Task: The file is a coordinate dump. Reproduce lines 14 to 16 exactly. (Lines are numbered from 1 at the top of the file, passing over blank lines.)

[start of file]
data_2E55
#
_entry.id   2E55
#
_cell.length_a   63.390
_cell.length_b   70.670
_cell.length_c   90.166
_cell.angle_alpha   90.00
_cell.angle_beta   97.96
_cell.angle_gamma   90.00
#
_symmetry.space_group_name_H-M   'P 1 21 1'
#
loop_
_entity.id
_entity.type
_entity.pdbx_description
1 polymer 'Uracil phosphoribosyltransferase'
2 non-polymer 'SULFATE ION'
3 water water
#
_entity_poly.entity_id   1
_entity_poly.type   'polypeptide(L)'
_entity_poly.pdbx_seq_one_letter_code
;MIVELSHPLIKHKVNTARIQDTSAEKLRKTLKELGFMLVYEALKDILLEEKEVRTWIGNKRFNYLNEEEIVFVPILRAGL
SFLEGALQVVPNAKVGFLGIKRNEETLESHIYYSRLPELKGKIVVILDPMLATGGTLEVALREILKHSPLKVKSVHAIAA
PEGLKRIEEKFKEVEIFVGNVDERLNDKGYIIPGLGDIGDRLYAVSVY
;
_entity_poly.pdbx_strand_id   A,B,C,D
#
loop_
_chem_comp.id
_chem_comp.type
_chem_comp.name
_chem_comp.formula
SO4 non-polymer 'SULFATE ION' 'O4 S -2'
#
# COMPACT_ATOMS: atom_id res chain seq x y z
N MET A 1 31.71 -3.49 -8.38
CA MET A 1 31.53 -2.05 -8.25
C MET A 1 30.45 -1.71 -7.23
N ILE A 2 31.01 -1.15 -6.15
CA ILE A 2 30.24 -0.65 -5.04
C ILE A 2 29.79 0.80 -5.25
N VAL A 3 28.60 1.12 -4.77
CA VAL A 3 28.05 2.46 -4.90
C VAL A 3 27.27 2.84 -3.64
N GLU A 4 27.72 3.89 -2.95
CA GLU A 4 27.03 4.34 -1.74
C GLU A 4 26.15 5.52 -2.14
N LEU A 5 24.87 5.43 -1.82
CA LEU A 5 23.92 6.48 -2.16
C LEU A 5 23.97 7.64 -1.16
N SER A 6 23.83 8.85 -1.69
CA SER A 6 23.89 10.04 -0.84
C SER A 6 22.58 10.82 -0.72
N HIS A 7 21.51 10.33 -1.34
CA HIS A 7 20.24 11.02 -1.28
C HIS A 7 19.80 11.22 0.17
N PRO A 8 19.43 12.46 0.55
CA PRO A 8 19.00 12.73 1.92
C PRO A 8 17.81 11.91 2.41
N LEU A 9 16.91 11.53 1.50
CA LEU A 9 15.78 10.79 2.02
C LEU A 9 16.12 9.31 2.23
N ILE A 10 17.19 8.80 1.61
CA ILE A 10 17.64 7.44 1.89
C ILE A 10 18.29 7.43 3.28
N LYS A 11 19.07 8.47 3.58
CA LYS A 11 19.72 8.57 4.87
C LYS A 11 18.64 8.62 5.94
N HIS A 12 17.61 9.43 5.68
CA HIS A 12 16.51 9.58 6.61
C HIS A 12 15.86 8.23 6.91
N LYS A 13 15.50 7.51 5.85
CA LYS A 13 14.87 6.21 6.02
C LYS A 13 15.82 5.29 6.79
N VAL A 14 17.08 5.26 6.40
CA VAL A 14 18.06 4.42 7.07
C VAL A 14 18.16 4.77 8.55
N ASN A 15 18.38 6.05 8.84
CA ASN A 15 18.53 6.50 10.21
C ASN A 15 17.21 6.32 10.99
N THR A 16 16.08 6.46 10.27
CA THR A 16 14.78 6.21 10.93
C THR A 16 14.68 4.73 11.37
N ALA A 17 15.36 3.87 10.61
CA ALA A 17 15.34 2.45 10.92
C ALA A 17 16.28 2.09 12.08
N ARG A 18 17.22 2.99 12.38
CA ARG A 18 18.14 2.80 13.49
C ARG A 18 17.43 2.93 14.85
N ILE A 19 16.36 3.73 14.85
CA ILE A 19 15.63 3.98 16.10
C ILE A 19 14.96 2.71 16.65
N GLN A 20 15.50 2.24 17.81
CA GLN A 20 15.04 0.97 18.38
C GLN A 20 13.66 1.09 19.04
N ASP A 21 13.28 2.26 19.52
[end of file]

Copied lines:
loop_
_entity.id
_entity.type